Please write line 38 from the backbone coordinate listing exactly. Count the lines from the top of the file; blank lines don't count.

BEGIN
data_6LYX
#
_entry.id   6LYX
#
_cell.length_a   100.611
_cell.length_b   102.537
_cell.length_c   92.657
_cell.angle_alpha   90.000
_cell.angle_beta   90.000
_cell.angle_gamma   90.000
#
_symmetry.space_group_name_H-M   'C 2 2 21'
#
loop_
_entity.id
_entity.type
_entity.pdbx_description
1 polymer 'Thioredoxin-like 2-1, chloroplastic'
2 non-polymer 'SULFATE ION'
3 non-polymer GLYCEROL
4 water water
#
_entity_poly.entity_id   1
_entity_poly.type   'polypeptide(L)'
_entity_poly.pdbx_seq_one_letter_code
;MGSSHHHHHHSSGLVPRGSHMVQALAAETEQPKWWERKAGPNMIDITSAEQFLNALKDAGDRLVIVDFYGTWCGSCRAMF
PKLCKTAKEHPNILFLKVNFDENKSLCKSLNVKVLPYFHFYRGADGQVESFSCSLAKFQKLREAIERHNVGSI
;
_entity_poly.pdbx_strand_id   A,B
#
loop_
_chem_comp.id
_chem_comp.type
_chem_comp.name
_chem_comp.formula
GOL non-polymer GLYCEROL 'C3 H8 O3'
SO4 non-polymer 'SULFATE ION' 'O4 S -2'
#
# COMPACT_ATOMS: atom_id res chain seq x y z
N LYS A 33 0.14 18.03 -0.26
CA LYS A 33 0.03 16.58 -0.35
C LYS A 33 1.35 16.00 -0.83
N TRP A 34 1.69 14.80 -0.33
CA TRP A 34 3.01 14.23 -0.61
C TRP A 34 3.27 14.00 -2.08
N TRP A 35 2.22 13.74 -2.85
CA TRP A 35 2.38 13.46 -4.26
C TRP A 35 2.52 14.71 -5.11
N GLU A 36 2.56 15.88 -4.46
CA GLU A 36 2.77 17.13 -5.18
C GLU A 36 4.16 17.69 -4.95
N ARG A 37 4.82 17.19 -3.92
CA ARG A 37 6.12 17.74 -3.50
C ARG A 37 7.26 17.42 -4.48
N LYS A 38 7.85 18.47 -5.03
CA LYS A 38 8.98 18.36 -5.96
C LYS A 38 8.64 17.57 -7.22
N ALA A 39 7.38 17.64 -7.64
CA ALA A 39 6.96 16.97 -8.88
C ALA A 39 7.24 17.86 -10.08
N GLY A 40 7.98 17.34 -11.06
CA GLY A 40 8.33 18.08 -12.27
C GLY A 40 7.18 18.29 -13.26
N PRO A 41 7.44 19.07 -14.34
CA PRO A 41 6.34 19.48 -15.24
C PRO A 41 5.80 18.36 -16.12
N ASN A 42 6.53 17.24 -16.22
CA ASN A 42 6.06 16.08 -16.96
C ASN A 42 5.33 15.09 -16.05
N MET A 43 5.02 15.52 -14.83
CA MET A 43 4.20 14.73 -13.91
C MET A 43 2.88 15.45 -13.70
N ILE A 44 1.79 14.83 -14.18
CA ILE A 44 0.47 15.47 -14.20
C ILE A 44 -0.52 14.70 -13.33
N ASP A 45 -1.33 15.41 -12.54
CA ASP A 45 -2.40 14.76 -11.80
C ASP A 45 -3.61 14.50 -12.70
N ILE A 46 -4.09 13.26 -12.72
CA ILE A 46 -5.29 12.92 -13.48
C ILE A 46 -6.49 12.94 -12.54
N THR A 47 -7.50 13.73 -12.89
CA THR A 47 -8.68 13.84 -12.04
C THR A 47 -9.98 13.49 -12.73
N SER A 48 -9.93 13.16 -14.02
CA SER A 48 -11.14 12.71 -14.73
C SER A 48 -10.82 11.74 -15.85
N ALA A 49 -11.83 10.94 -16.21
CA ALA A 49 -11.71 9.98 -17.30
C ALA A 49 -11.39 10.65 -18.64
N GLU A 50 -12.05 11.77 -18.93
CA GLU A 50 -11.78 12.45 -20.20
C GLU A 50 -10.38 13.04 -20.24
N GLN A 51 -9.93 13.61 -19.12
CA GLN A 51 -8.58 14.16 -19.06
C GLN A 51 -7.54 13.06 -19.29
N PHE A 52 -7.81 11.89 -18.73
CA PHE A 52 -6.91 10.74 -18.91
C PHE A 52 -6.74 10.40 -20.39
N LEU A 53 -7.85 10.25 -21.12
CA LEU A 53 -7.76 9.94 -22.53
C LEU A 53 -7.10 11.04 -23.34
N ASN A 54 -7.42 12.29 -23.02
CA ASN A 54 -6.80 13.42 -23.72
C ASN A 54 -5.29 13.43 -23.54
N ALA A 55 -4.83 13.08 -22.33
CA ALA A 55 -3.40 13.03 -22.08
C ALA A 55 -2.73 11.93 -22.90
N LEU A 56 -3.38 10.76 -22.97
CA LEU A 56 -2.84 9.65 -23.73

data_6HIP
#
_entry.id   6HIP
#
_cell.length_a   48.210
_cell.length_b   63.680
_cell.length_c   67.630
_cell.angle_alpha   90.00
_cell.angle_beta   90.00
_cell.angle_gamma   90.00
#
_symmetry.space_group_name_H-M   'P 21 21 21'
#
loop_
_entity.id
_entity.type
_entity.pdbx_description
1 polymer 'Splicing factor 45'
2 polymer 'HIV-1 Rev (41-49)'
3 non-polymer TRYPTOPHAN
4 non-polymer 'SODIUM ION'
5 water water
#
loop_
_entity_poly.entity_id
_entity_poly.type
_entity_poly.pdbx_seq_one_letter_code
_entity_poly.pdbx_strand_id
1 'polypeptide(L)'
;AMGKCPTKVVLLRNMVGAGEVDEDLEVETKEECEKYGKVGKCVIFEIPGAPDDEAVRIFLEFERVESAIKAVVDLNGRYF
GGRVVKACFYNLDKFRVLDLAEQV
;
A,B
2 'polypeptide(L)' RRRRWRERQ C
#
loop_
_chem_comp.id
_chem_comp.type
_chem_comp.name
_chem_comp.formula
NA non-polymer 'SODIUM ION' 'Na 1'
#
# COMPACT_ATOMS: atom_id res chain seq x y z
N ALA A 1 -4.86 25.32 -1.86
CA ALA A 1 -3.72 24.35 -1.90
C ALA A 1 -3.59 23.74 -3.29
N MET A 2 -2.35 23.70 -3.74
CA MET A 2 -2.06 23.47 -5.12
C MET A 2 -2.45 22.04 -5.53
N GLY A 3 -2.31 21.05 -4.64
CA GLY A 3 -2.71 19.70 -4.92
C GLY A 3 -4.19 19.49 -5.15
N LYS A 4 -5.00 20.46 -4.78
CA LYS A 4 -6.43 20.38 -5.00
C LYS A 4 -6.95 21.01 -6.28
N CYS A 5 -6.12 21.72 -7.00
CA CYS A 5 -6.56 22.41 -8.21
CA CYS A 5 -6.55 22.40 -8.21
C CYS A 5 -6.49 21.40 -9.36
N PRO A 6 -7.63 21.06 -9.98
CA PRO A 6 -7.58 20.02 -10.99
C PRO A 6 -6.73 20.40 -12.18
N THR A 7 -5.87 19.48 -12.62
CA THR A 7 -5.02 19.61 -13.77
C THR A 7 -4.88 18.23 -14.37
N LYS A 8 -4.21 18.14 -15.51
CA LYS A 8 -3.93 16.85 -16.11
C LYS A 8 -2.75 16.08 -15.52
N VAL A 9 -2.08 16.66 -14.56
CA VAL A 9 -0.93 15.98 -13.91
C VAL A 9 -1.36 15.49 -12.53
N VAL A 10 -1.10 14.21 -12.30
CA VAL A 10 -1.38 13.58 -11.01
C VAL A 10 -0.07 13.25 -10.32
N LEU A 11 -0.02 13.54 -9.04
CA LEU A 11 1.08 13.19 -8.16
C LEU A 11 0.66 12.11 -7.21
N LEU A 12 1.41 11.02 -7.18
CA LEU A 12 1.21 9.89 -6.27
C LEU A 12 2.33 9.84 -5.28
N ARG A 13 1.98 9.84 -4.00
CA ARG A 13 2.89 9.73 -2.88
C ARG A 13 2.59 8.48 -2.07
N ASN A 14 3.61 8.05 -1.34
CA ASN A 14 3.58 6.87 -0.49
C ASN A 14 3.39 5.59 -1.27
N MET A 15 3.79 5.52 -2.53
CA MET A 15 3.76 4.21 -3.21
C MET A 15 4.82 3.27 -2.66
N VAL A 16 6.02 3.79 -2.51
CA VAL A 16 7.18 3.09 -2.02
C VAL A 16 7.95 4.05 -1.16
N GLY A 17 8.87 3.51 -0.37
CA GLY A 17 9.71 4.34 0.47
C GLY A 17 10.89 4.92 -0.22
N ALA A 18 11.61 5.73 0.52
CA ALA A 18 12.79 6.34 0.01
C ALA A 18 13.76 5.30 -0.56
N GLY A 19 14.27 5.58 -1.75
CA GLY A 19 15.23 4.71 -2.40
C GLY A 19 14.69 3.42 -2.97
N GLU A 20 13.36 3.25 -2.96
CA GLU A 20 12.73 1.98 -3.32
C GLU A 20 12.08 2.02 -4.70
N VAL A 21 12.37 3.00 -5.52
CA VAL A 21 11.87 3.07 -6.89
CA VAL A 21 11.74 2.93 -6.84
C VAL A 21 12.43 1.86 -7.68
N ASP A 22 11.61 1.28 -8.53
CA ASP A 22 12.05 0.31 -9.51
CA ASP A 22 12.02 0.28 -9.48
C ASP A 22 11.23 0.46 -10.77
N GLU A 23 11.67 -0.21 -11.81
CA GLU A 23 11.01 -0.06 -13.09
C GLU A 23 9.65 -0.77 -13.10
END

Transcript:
#